Snapshots in History

May 29, 2008
By Skylar Lane, Palm Desert, CA

Imagine yourself, standing on the sidelines of a battlefield for thirty minutes; awaiting to take a photograph that will last a lifetime. The Civil War was the third war in history to be caught on camera. If there weren't any photographers to capture those life-threatening moments, none of the people today would actually have a visible perspective of how the was was fought. If you think about it, photographs are proof of history.

If you were to look at every photo taken during the Civil War, you would not find a single photograph of an action scene. The reason for this is because,"it was too risky for the individual photographers"(Metropolitan Museum of Art) as well as it taking too long for the photographs to be captured. If they were to be taken during an action scene, the photo would turn out too blurry for anyone to recognize what it is. Some examples of pictures taken are photos of the Union Officers and Soldiers, Confederate Officers and Soldiers, Infantry Groups, Naval Officers, and Cavalry Units.

Compared to today, photographers used a much longer process to take and develop a photograoh druing the Civil War. In order to take a photograph, you would have to have two people. One person would need to mix the chemicals together and pour them on a clean glass plate. Then they would need to let the chemicals evaporate. After that, the glass plate would become sensitive to light by being "bathed" in a solution called collodian. The other person, the photographer, would then expose this glass plate to where he/she wants the picture to be captured. The glass plate stands for fifteen to thirty seconds and is then rushed into the "development tent". Soon after, you are ready to make copies of the scene you recently captured.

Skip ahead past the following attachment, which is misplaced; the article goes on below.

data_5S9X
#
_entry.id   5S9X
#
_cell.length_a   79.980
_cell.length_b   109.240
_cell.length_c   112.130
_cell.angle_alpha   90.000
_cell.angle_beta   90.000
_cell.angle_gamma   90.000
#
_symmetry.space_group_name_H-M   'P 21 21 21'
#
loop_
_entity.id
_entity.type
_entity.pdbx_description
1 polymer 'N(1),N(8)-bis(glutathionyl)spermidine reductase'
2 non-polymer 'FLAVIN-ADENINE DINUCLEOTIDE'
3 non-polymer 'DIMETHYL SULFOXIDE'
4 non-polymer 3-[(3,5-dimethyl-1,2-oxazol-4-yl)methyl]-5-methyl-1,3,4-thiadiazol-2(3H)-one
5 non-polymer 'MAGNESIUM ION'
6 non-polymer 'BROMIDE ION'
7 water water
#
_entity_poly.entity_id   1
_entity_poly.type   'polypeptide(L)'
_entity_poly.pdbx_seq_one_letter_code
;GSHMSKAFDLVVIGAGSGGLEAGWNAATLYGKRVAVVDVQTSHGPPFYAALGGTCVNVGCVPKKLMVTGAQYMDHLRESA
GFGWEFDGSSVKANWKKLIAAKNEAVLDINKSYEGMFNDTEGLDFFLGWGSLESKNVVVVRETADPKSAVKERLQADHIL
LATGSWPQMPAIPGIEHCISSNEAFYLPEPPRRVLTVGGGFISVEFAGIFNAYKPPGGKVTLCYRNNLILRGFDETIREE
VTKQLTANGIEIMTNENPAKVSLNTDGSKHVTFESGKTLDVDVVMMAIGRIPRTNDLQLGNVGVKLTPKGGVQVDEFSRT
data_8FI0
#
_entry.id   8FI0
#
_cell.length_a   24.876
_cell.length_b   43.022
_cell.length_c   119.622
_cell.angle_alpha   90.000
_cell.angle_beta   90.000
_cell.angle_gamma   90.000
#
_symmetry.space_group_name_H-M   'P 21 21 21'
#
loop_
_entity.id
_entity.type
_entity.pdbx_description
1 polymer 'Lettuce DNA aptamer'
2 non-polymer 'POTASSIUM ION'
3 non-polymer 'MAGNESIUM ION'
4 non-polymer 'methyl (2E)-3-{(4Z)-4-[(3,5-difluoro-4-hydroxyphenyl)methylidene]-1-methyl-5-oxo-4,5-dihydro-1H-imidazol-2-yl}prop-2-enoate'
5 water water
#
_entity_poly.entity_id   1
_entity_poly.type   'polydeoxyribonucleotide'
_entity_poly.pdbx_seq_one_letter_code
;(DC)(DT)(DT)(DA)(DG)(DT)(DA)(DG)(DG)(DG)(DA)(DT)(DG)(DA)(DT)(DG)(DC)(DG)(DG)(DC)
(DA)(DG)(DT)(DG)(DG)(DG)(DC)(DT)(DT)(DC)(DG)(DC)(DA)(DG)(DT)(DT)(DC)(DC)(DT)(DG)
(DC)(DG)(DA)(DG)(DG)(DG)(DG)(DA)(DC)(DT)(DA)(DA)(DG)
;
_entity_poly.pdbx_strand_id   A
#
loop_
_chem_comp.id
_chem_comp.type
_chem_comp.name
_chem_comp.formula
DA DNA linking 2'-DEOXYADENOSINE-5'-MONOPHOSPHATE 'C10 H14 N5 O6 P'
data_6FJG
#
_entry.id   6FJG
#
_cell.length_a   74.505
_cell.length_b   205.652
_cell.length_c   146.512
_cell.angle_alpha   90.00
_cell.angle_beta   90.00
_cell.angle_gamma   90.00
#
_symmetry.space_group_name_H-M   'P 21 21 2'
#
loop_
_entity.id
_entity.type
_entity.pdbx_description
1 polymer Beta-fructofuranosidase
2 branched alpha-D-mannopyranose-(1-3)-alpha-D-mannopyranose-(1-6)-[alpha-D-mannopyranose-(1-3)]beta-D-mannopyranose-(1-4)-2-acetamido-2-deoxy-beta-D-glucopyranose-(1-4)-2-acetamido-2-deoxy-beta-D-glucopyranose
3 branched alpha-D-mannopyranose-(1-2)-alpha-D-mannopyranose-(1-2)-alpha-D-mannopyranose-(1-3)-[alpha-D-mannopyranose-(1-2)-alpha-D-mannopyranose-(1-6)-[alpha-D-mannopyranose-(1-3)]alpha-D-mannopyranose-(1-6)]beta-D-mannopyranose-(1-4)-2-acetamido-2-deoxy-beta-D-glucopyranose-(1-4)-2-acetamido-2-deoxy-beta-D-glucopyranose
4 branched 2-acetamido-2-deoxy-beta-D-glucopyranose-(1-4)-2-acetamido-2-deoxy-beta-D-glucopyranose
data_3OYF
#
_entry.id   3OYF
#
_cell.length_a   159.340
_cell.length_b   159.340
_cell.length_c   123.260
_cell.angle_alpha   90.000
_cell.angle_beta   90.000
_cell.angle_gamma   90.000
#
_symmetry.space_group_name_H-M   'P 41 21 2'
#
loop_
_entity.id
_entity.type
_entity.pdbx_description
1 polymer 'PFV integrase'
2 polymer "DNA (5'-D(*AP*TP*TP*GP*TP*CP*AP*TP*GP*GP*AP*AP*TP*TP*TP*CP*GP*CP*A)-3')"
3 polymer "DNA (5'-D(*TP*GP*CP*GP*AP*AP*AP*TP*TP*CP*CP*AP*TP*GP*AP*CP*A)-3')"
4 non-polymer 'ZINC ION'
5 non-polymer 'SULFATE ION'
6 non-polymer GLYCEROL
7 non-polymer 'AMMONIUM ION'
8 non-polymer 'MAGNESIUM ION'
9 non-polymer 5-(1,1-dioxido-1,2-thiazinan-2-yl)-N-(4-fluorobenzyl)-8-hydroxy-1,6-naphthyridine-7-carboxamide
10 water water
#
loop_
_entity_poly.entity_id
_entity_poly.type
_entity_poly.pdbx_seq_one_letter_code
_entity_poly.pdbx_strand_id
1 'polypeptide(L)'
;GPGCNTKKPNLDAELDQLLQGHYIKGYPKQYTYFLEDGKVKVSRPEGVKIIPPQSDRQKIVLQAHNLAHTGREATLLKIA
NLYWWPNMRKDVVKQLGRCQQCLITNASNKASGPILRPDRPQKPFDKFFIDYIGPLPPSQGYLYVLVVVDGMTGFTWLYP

Mathew B. Brady was a man who was viewed as the "father of photojournalism". He was the photographer that stood out of the Civil War because of his commmitment and success of his job. He mastered photography when he was in his twenties and spent his own money to take pictures of the war. Mathew B. Brady once said about hsi private New York City Studio, "From the first, I regarded myself as under obligation to my country to preserve the faces of its historic men and mothers." Mathew B. Brady had a significance to the Civil War and photography itself. He introduced many other famous photographers to this fine art and is a legend today.

Photographs are truthfully what proved history. If it weren't for photographs, none of us, as a nation would understand the true meaning of the Civil War, We wouldn't know how bad the raging battles really were, nor would we fully understand that when we looked around, many lives were being affected. To me, photographs are really what helped us not as much then, but now.

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